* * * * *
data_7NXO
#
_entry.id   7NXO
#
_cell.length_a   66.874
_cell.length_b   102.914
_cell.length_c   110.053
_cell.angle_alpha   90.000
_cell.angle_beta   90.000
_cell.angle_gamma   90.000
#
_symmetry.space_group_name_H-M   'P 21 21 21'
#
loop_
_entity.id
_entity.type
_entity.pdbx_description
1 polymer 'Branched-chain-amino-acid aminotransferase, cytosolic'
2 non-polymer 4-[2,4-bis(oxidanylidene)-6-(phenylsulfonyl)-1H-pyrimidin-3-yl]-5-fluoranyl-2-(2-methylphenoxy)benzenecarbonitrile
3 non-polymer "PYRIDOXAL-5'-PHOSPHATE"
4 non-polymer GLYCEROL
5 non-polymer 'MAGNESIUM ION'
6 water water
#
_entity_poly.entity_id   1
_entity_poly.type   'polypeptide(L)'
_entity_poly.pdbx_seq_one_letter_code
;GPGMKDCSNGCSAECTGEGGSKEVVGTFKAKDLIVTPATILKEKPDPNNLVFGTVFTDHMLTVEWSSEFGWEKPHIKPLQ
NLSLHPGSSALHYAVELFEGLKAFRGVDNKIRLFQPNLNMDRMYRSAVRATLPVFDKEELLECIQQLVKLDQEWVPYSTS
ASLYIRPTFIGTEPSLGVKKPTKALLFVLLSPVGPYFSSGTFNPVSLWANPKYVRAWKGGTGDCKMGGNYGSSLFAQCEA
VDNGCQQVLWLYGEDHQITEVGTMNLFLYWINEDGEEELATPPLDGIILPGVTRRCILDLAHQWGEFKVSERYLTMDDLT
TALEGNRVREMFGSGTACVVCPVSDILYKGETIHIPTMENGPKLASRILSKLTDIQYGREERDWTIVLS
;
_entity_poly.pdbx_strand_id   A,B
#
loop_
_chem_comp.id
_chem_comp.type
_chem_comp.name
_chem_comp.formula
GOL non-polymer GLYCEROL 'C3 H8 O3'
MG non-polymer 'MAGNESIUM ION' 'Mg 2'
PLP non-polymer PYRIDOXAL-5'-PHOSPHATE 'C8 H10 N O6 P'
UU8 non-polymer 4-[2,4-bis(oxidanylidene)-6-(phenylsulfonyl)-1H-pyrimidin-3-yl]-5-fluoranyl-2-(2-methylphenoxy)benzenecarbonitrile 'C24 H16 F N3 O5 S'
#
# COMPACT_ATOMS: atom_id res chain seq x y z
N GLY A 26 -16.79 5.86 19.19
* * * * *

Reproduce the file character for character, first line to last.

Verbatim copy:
data_7NXO
#
_entry.id   7NXO
#
_cell.length_a   66.874
_cell.length_b   102.914
_cell.length_c   110.053
_cell.angle_alpha   90.000
_cell.angle_beta   90.000
_cell.angle_gamma   90.000
#
_symmetry.space_group_name_H-M   'P 21 21 21'
#
loop_
_entity.id
_entity.type
_entity.pdbx_description
1 polymer 'Branched-chain-amino-acid aminotransferase, cytosolic'
2 non-polymer 4-[2,4-bis(oxidanylidene)-6-(phenylsulfonyl)-1H-pyrimidin-3-yl]-5-fluoranyl-2-(2-methylphenoxy)benzenecarbonitrile
3 non-polymer "PYRIDOXAL-5'-PHOSPHATE"
4 non-polymer GLYCEROL
5 non-polymer 'MAGNESIUM ION'
6 water water
#
_entity_poly.entity_id   1
_entity_poly.type   'polypeptide(L)'
_entity_poly.pdbx_seq_one_letter_code
;GPGMKDCSNGCSAECTGEGGSKEVVGTFKAKDLIVTPATILKEKPDPNNLVFGTVFTDHMLTVEWSSEFGWEKPHIKPLQ
NLSLHPGSSALHYAVELFEGLKAFRGVDNKIRLFQPNLNMDRMYRSAVRATLPVFDKEELLECIQQLVKLDQEWVPYSTS
ASLYIRPTFIGTEPSLGVKKPTKALLFVLLSPVGPYFSSGTFNPVSLWANPKYVRAWKGGTGDCKMGGNYGSSLFAQCEA
VDNGCQQVLWLYGEDHQITEVGTMNLFLYWINEDGEEELATPPLDGIILPGVTRRCILDLAHQWGEFKVSERYLTMDDLT
TALEGNRVREMFGSGTACVVCPVSDILYKGETIHIPTMENGPKLASRILSKLTDIQYGREERDWTIVLS
;
_entity_poly.pdbx_strand_id   A,B
#
loop_
_chem_comp.id
_chem_comp.type
_chem_comp.name
_chem_comp.formula
GOL non-polymer GLYCEROL 'C3 H8 O3'
MG non-polymer 'MAGNESIUM ION' 'Mg 2'
PLP non-polymer PYRIDOXAL-5'-PHOSPHATE 'C8 H10 N O6 P'
UU8 non-polymer 4-[2,4-bis(oxidanylidene)-6-(phenylsulfonyl)-1H-pyrimidin-3-yl]-5-fluoranyl-2-(2-methylphenoxy)benzenecarbonitrile 'C24 H16 F N3 O5 S'
#
# COMPACT_ATOMS: atom_id res chain seq x y z
N GLY A 26 -16.79 5.86 19.19